6th International Conference on Gas Hydrates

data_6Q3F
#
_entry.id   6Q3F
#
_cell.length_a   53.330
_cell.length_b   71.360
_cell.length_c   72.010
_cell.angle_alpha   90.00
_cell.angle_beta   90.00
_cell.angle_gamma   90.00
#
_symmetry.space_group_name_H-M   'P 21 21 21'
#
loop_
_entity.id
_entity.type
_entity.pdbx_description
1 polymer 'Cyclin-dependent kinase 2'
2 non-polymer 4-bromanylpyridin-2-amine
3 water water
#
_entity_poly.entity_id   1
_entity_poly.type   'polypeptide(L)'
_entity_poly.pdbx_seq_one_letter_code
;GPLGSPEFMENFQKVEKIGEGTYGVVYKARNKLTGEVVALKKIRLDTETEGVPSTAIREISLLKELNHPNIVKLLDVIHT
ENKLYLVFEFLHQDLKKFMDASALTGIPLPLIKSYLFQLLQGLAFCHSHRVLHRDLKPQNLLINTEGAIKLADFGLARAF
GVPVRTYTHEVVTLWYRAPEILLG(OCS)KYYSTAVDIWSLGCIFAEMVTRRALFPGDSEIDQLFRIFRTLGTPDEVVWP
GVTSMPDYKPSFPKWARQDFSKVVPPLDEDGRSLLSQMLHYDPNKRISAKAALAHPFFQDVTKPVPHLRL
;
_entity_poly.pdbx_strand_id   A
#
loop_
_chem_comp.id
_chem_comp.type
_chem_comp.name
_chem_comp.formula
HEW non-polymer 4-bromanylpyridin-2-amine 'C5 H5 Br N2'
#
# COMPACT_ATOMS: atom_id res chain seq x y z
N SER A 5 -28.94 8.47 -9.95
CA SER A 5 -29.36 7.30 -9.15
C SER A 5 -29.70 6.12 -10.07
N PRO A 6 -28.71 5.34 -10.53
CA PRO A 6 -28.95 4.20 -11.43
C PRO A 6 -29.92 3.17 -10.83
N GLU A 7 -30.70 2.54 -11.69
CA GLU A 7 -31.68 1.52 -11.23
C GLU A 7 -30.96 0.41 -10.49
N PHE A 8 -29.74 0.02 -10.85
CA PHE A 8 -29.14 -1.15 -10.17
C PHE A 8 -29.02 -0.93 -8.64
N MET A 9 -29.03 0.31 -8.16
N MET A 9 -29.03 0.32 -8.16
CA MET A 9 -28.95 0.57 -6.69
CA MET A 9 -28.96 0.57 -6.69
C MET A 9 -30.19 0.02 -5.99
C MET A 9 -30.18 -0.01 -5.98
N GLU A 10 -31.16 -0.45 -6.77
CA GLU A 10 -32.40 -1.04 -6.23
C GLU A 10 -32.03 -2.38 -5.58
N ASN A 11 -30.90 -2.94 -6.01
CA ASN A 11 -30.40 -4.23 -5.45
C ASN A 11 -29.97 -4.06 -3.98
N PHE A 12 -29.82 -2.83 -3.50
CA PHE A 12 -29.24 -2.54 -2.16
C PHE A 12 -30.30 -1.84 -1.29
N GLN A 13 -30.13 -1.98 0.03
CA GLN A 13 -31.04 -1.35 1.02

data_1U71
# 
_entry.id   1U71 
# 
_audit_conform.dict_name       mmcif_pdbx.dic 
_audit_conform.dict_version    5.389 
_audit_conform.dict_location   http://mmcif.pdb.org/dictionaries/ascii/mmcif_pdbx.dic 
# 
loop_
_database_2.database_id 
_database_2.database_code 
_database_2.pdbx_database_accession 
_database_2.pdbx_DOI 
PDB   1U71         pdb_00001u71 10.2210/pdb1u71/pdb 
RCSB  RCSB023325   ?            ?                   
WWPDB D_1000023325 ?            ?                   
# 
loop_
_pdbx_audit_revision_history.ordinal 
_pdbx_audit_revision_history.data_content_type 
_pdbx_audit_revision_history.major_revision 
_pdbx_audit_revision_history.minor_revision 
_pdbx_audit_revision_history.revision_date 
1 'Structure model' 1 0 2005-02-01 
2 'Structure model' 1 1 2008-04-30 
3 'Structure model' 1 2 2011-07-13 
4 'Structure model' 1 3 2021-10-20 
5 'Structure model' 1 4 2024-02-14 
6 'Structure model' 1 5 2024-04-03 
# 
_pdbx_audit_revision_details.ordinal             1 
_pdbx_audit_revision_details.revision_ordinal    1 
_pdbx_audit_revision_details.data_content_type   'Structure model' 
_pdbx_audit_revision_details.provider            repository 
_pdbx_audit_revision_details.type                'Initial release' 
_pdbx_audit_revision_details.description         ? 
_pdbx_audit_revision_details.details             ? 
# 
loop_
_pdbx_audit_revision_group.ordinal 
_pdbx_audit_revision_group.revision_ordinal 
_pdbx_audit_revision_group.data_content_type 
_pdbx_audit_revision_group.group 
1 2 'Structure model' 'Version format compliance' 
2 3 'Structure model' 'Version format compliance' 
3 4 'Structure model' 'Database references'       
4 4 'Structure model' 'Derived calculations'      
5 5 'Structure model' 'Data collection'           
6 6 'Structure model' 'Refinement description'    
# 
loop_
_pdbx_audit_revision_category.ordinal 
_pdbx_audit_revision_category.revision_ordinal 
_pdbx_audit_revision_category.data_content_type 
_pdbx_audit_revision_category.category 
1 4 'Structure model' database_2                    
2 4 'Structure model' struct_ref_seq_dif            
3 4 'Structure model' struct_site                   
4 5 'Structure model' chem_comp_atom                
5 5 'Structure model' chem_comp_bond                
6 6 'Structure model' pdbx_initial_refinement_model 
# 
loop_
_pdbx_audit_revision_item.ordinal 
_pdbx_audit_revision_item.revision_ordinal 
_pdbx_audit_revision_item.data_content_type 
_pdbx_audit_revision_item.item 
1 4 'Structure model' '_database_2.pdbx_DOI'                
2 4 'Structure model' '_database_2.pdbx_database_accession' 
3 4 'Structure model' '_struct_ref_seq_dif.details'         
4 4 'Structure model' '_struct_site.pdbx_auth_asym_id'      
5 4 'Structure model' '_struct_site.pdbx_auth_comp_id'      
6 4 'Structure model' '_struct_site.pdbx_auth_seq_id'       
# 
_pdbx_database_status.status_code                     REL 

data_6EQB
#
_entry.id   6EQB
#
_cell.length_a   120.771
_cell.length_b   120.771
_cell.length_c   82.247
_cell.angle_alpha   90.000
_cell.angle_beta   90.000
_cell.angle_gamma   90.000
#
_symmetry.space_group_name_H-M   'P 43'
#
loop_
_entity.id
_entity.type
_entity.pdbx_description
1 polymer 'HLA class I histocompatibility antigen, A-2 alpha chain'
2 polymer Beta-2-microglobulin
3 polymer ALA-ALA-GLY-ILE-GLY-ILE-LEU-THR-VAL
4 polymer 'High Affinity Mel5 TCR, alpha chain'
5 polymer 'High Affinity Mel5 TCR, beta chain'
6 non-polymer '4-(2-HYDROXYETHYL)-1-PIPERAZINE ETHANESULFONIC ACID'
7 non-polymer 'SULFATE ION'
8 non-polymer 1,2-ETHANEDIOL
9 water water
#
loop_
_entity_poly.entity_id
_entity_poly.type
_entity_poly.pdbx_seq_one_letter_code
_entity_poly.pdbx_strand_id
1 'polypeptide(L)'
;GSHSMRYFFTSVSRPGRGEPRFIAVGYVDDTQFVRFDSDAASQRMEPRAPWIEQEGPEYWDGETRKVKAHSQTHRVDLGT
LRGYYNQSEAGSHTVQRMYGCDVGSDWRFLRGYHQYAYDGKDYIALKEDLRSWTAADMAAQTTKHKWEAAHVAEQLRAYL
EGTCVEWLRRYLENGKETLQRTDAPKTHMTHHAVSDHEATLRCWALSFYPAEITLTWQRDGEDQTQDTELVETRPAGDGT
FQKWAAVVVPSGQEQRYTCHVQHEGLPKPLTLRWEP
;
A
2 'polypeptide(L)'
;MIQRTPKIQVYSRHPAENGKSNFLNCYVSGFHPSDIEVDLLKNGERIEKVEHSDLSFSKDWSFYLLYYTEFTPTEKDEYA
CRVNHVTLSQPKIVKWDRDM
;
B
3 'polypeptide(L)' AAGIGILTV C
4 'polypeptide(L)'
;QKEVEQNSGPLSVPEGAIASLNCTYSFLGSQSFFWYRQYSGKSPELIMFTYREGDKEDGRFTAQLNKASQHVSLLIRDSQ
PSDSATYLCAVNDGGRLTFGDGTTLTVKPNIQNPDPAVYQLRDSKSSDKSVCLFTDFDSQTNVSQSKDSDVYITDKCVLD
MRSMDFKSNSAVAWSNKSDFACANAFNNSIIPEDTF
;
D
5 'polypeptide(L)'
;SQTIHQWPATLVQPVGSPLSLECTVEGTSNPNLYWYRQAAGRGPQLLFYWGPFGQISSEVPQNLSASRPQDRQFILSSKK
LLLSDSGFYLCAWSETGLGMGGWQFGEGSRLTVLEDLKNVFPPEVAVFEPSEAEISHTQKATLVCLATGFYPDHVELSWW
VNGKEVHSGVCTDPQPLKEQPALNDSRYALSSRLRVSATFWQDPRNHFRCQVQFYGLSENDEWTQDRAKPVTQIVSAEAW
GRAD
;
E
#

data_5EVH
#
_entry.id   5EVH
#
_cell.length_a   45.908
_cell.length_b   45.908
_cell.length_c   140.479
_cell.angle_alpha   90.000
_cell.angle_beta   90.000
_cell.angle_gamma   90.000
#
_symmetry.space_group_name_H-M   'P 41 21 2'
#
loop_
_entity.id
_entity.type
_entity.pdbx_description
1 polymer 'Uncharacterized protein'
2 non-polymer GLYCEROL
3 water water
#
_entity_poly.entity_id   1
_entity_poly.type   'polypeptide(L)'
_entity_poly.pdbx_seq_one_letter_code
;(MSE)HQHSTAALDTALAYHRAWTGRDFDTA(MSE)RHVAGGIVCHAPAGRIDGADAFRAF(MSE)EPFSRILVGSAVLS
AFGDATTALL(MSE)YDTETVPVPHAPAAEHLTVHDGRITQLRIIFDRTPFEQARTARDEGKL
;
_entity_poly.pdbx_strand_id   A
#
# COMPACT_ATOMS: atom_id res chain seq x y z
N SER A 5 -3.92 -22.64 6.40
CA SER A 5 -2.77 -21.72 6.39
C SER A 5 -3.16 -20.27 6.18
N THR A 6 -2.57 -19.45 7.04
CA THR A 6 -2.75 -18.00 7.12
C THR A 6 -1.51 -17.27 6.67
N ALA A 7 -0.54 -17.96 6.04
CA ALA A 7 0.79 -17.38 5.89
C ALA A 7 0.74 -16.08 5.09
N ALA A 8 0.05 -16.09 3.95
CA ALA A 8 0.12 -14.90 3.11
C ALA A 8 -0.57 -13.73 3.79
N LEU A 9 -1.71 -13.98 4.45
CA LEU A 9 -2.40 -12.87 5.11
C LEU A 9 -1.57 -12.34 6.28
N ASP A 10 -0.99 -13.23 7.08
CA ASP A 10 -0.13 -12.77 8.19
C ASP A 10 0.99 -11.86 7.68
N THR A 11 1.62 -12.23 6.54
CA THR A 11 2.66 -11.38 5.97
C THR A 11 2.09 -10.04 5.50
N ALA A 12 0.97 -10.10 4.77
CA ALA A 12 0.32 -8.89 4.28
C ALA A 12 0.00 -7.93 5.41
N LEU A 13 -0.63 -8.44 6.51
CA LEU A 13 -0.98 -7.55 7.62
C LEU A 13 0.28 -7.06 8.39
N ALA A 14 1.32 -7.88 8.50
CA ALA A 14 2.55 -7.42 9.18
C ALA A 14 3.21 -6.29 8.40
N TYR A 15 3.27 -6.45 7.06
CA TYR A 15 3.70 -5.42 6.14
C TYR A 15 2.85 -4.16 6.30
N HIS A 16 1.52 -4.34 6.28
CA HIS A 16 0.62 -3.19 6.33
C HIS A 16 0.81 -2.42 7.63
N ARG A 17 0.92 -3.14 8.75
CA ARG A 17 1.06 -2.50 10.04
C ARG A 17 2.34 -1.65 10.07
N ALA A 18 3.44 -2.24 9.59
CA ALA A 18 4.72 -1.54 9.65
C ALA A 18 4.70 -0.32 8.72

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  NEUTRON SCATTERING MEASUREMENTS OF THE HYDROGEN DYNAMICS IN CLATHRATES HYDRATES   Lorenzo Ulivi,∗ Milva Celli, Alessandra Giannasi, Marco Zoppi Istituto dei Sistemi Complessi, CNR Via Madonna del Piano 10, 50019, Sesto Fiorentino ITALY  A. J. Ramirez-Cuesta Rutherford Appleton Laboratory, ISIS Facility Chilton, Didcot, Oxon, OX11 0QX, U.K   ABSTRACT The hydrogen molecule dynamics in tetrahydrofuran-H2-H2O clathrate hydrate has been studied by high-resolution inelastic neutron scattering and Raman light scattering. Several intense bands in the neutron spectrum are observed that are due to H2 molecule excitations. These are rotational transitions, center-of-mass translational transitions (rattling) of either para- or ortho-H2, and combinations of rotations and center-of-mass transitions. The rattling of the H2 molecule is a paradigmatic example of the motion of a quantum particle in a non-harmonic three-dimensional potential well. Both the H2 rotational transition and the fundamental of the rattling transition split into triplets. Raman spectra show a similar splitting of the S0(0) rotational transition, due to a significant anisotropy of the potential with respect to the orientation of the molecule in the cage. The comparison of our experimental values for the transition frequencies to a recent quantum mechanical calculation gives qualitative agreement, but shows some significant difference.  Keywords: gas hydrates, hydrogen clathrates, neutron scattering, Raman spectroscopy.    ∗  Corresponding author: E-mail: lorenzo.ulivi@isc.cnr.it NOMENCLATURE E, energy [meV] J, rotational quantum number of H2 molecule 2H m , H2 molecular mass [kg] HDm  HD molecular mass [kg] p-H2, para-hydrogen o-H2, ortho-hydrogen sII, cubic structure II of clathrate-hydrates ( , )CMselfS Q ω  Self dynamic structure factor of the center of mass T, Temperature [K] or [°C] THF, tetrahydrofuran (C4H8O) TDF, deuterated tetrahydrofuran (C4D8O)   INTRODUCTION The search for efficient hydrogen-storage materials has led to an increased interest in hydrogen clathrate-hydrates [1]. Hydrogen molecule has long been thought to be too small to stabilize any of the clathrate structures [2], until 1999, when it was demonstrated that, using high pressure, a simple H2 clathrate could be formed [3]. This compound require about 2000 bar of pressure to be produced at T ≈ 273 K [1],[4], but the synthesis pressure can be significantly lowered by adding tetrahydrofuran (THF), to form a THF- H2-H2O binary clathrate [5],[6], still capable of storing appreciable amount of molecular hydrogen. Understanding the forces between the H2 molecule and the host material is a key issue Proceedings of the 6th International Conference on Gas Hydrates (ICGH 2008), Vancouver, British Columbia, CANADA, July 6-10, 2008. for a rational design of clathrates as hydrogen storage materials. We have been engaged in this task using spectroscopic techniques, like inelastic neutron scattering (INS) and Raman light scattering experiments, performing experiments aiming to shed some light on the microscopic dynamics of the molecule trapped in the cage [7]. In this paper we present results, obtained with both techniques, on binary THF-hydrogen-water clathrates. The crystal structure of this compound is cubic (sII), with 136 H2O molecules, sixteen (small) dodecahedral cages and eight (large) hexakaidecahedral cages in the unit cell [1],[5],[8]. The THF and H2 molecules are hosted in the large and small cages, respectively. Recent reports indicate that only one H2 molecule is hosted in each of the small cages [9],[10],[11].   SAMPLE PREPARATION We prepared the samples for this study at ISC- CNR using D2O and completely deuterated tetrahydrofuran (TDF) in stoichiometric proportion (17:1 mol), either starting from a liquid D2O-TDF mixture, and freezing it in the presence of H2 gas at various pressures and T ≈ +2 °C, or adding the H2 gas, at about 800-1000 bar and T ≈ −10 °C, to the pre-formed D2O-TDF clathrate, ground as a fine powder. This second procedure led to a higher H2 content in the sample. Raman spectra can assess the quality of samples, both for what concern H2 content and presence of different phases, as, for example, ice. Spectra are shown in Fig. 1. The hydrogen content increases if the synthesis pressure is increased, and if the sample is prepared from the solid (THF-D2O clathrate) instead of the liquid. Raman spectroscopy could allow also a quantitative measurement of the H2 content of clathrates, by calibrating the intensity of the rotational S0(0) and S0(1) H2 lines against the lattice band located around 200-300 cm-1. By comparing these Raman intensity data with gas release measurements from the same sample we were able to obtain quantitatively consistent results.   NEUTRON SCATTERING RESULTS Inelastic Neutron Scattering (INS) measurements were performed on the TOSCA spectrometer at ISIS, the pulsed neutron source at Rutherford Appleton Laboratory, U.K.. Incoherent INS is a powerful technique for studying the self dynamics of hydrogen in materials. By this technique, we take advantage of the large incoherent scattering cross-section of the proton, which is almost two orders of magnitude greater than the average value of the other nuclei. In the energy range of our interest (≈3.5 ≤ E/meV ≤ ≈120) the TOSCA spectrometer is characterized by a resolving power ∆E/E ≤ ≈1.8%, that is not much different from an optical Raman spectrometer. Four different samples were measured in this experiment. One consisted of a simple D2O-TDF clathrate with no hydrogen. Its spectrum is considered as a background in the analysis. Two other samples 200 300 400 500 600 700 800 900 R am a n  in te n sit y (ar b.  u n its ) Frequency shift (cm-1) D2O + TDF + H2 liquid 50 bar T = 20 K D2O + TDF + H2 liquid 1000 bar T = 20 K D2O + TDF + H2 solid 1000 bar T = 20 K Figure 1 Raman spectra of hydrogen clathrates obtained with different procedures, i.e. starting from the solid or the liquid, with H2 gas at different pressures. The two (broad and structured) lines at about 354.4 and 587.0 cm-1 correspond to the rotational S0(0) and S0(1) transitions of the H2 molecule, while the band between 200-300 cm-1 is due to lattice modes of the clathrate structure. The lines between 730- 930 are due to the THF molecules enclosed in the large cages of the structure. In the figure the different spectra are labeled according to the preparation procedure, while T refers to the temperature at which the Raman spectra have been collected. contained H2 at different ortho-para concentrations (in the following referred to as o-rich sample and p-rich sample) and one sample contained HD. Once the clathrate is formed, the ortho-para conversion rate is very low. For the samples prepared starting from the solid, gas-release thermodynamic measurements gave results consistent with the hypothesis of single H2 occupancy of the totality of the small cages. Conversely, using the other preparation technique (i.e. adding H2 gas to the freezing liquid mixture) the H2 content of the clathrates turned out much lower. Raman measurements performed at ISC- CNR, before and after the neutron experiment, provided the determination of the ortho-para ratio in the two D2O-TDF-H2 clathrates. The o-H2 content resulted 53 % and 48 % for the o-rich and p-rich sample, respectively. All neutron measurement were performed at T=20 K. Details of the experiment and data analysis are presented in Ref. [7]. In summary, from each of the H2-clathrate spectra, the weak background spectrum of the simple TDF-D2O clathrate has been subtracted, to extract the bands related to the dynamics of the single H2 molecule in the dodecahedral clathrate cage. The two spectra, we have measured with the ortho-rich and para-rich samples, are significantly different. By a weighted difference, it was possible to extract the spectra for pure o-H2 and pure p-H2. These are shown in Fig. 2. The resulting spectra are now substantially different, since the neutron scattering cross section is different for o-H2 and p-H2, and depends on the rotational transitions [12]. Neglecting the coherent part of the scattering, on account of the overwhelming incoherent scattering length for the proton, the analysis is quite simple. The expected spectrum results from the superposition of several replicas of the center of mass (CM) dynamical structure factor ( , )CMselfS Q ω , one for each (significant) rotational transition of the molecule, shifted by the rotational transition energy of the molecule. In other words, each rotational transition, that is present in the spectrum, is followed by its combinations with all possible center-of-mass excitations. On the other hand, ( , )CMselfS Q ω  itself should consist of a spectrum of lines, since it pertains to a localized motion of a quantum particle in a (non-harmonic) potential well (rattling). Since INS is not subject to selection rules, all transitions to molecular rotational and CM vibrational (rattling) states are allowed, even though those rotational transitions for which only the coherent cross section for the proton contributes are very weak, and are not observed. In details, at the low temperature of the experiment, only the lowest rotational states (i.e. J = 0 for p-H2 and HD, and J = 1 for o-H2) are populated. For o- H2, the only rotational transitions contributing significantly to the spectrum in the observed frequency region are the elastic J = 1 →1 and inelastic J = 1 → 2 transitions. For p-H2 only the inelastic transition J = 0 → 1 gives a non- negligible contribution, (the elastic J = 0 → 0 transition, weighted by the coherent cross section, turns out very weak, and is not observed). With reference to Fig 2, in the p-H2 spectrum, we observe the intense band due to the rotational transition J = 0 → 1 at 14.5 meV. In addition, the combination of the rotation with the rattling fundamental and with the first overtone of the rattling motion give rise to the two bands located respectively at about 25 and 36 meV. In the o-H2 spectrum, the elastic J = 1 → 1 is outside the range of the instruments; the structured band at about 10 meV represents the main contribution and originate from the combination of the elastic J=1 0 10 20 30 40 50 60  rotation J = 1 → 2 + rattling fundamental rotation J = 0 → 1 + rattling 1st overtone rotation J = 0 → 1 + rattling fundamental rotation J = 1 → 2 rattling 1st overtone rotation J = 0 → 1 rattling fundamental o-H2 p-H2  Neutron Energy Loss / meV  S( Q, ω ) / a rb .  u n its  Figure 2. The INS spectra of the o-H2 and p-H2 molecule excitations, obtained by difference from the measured spectra of the ortho-rich and para-rich samples. The main bands are indicated in the figure, and discussed in the text. → 1 rotational transition with the fundamental rattling transition of the o-H2 molecule. The band at about 22 meV is the first overtone of the rattling excitation. In addition, the pure rotation line J = 1 → 2 is present at about 29 meV, as well as its combination with the rattling fundamental. The spectrum of HD (see Fig. 3), on the other hand, shows both the fundamental rattling and the rotational band, since for this molecule the neutron scattering cross sections for the J = 0 → 1 and J = 0 → 0 transitions are of the same order of magnitude, being proportional to the incoherent proton cross section [12]. It is interesting to discuss the fine structure of the rotational band of p-H2 at about 14 meV, of the rattling band of o-H2 at about 10 meV and of both bands of HD, which are shown in Fig. 3. Both bands are split into three components. The splitting of the fundamental of the rattling mode is due to the anisotropy of the potential energy with respect to the direction of the CM displacement from the center of the cage. The cage shape, as it results from the structural measurements [8], [13], is indeed quite anisotropic, with the 20 oxygen atoms located at three different distances from the center. On the other hand, the splitting of the J = 0 → 1 rotational transition into a triplet is a consequence of the anisotropy of the potential energy with respect to the orientation of the H2 molecule. We have fitted each band with three Voigt functions (with a Gaussian width fixed by the instrumental resolution), obtaining values for the energy reported in [7]. It is interesting to discuss the difference due to the different mass and moment of inertia of H2 and HD. The ratio of the average HD rotational energy (11.54 meV) with the same quantity for H2 (14.41 meV) is 0.80, to be compared with an expected value of 3/4=0.75, for free rotors. An anisotropic potential can indeed influence the average value of the rotational energy, in addition to the removal of the degeneracy. Considering the rattling frequency, we notice that, changing from H2 to HD, the energy scales neither with the square root of the mass ratio 2 2 3 0.816H HDm m = =  (as we would expect for an harmonic motion) nor with the mass ratio 2 2 3 0.667H HDm m = =  (which is the value expected for a square well potential). Thus the potential well for the H2 molecule in the cage appears as intermediate between these two limiting cases, i. e. more flat than a parabola in the center of the cage evolving towards hard repulsion walls increasing the distance from the center. A recent calculation of some of the lower energy levels of one H2 molecule in the dodecahedral clathrate cage [14] predicted a splitting into a triplet of both the rattling fundamental and the rotational transition, as we have experimentally observed. The calculated energy levels for both o-H2 and p-H2 are represented in Fig. 3 with violet vertical arrows. For the rattling transition (o-H2) the calculated splitting (3.52 meV maximum separation) reproduces quantitatively the experimental one, i.e. 3.73 meV, but, on the average, the calculated energy underestimates the experimental one. In the case of the rotational transition (p-H2), the calculation strongly overestimates the splitting (7.51 vs. 1.50 meV). Therefore, the pair potential model used in [14] seems to largely overestimate the actual anisotropic forces on the hydrogen molecule.   p-H2   S( Q, ω ) / ar b.  u n its   o-H2  neutron energy loss / meV   6 8 10 12 14 16 18 20    HD Figure 3. Detail of the spectra of p-H2, o-H2 and HD. The fine structure of the rotational band (p- H2 and HD) and of the rattling band (o-H2 and HD) is evident. Each band is fitted with three Voigt functions. The blue vertical lines mark the energy of the transitions calculated in Ref. [14] RAMAN LINE SHAPE We present in Fig. 4 the shape of the H2 S0(0) Raman rotational line measured in D2O-TDF-H2 clathrate. Analogously to the splitting observed for the J = 0 → 1 line of p-H2 in the neutron spectrum, the S0(0) line presents a structure that can be attributed to the presence of, at least, three components. The width of this line (≈ 16 cm-1) is of the same order of magnitude to that observed in the neutron spectrum (≈ 18 cm-1). This indicates that the influence of the anisotropic potential (with respect to the orientation of the H2 molecule) is similar for the J = 1 as for the J = 2 state. The Raman line is compared to that measured in solid H2. From this comparison we observe that the perturbation to the free rotation of the H2 molecule in the clathrate cage is slightly stronger than in solid H2, but still is a small perturbation (compare the width, ≈ 18 cm-1, with the energy of the rotational state, 354 cm-1). In addition, we observe that the average frequency of both rotational lines is smaller in clathrates than for the isolated molecule. This may be ascribed to the presence of attractive interactions between H atoms and H2O molecules of the cage, which tends to increase slightly the internuclear H2 distance, and consequently to decrease the rotational frequency. The increase in the interatomic distance is however very small, and it can be estimated to be about 0.6 %. A comparison with a theoretical computation is possible also in this case. In Fig. 4 we have reported the J = 2 rotational energies of the H2 molecules calculated in Ref. [15]. Similarly as the J = 1 case (see Fig. 3), the calculation overestimate the splitting of the rotational sublevels, probably as a consequence of an overestimation of the anisotropy of the interaction potential.   CONCLUSIONS Our INS spectra disclose most aspects of the quantum dynamics of a single H2 molecule in the confined geometry of a water clathrate nanocavity. The fundamental transition for the rattling motion has an average energy of 9.86 meV, and is split into a triplet with a separation of about 3.7 meV. The rotational transition that would appear at 14.7 meV for an isolated molecule, is slightly downshifted at 14.4 meV, and is also split into three components separated by 1.5 meV. Comparison of both the neutron and the Raman data with recent theoretical values [14] [15] indicates that, while the assumed isotropic potential and the assumed CM anisotropy reproduce satisfactorily the experimental data, the anisotropy with respect to the orientation of the H2 molecule is overestimated in the model. The splitting of the rotational and translational bands is a consequence of the anisotropy of the environment that should be modeled with an accuracy greater than that attained until now, if a direct information on the basic interaction between H2 and H2O molecules is to be obtained. Besides the transition energies, it would be interesting to calculate also the intensities of the neutron spectral bands. This can be done by the knowledge not only of the eigenvalues, but also of the eigenvectors, for the H2 CM motion. Some results in this direction have been obtained [7].   ACKNOLEDGEMENTS The Cooperation Agreement No.01/9001 between CNR and CCLRC, the Grant from Firenze- Hydrolab by the Ente Cassa di Risparmio di Firenze are gratefully acknowledged.   320 330 340 350 360 370 380 390  TDF-D2O clathrate  solid n-H2  solid p-H2  H2 gas  Xu et al. (2007) S0(0) H2 R a m a n  in te n si ty  (ar b.  u n its ) Frequency shift (cm-1) Figure 4. S0(0) Raman line of the H2 molecule measured on a sample of THF-D2O-H2 clathrate (black line with solid dots) compared to that measured in solid n-H2 (red solid line) and in p-H2 (green solid line) [16]. The dark green arrow represents the isolated molecule transition frequency [17], while the violet vertical arrows are the results of a quantum- mechanical calculation [15]. REFERENCES [1] Mao WL, Mao HK, Goncharov AF, Struzhkin VV, Guo Q, Hu J, Shu J, Hemley RJ, Somayazulu M, Zhao Y. Hydrogen clusters in clathrate hydrate. Science 2002, 297: 2247-2249. [2] Sloan ED and Koh CA. 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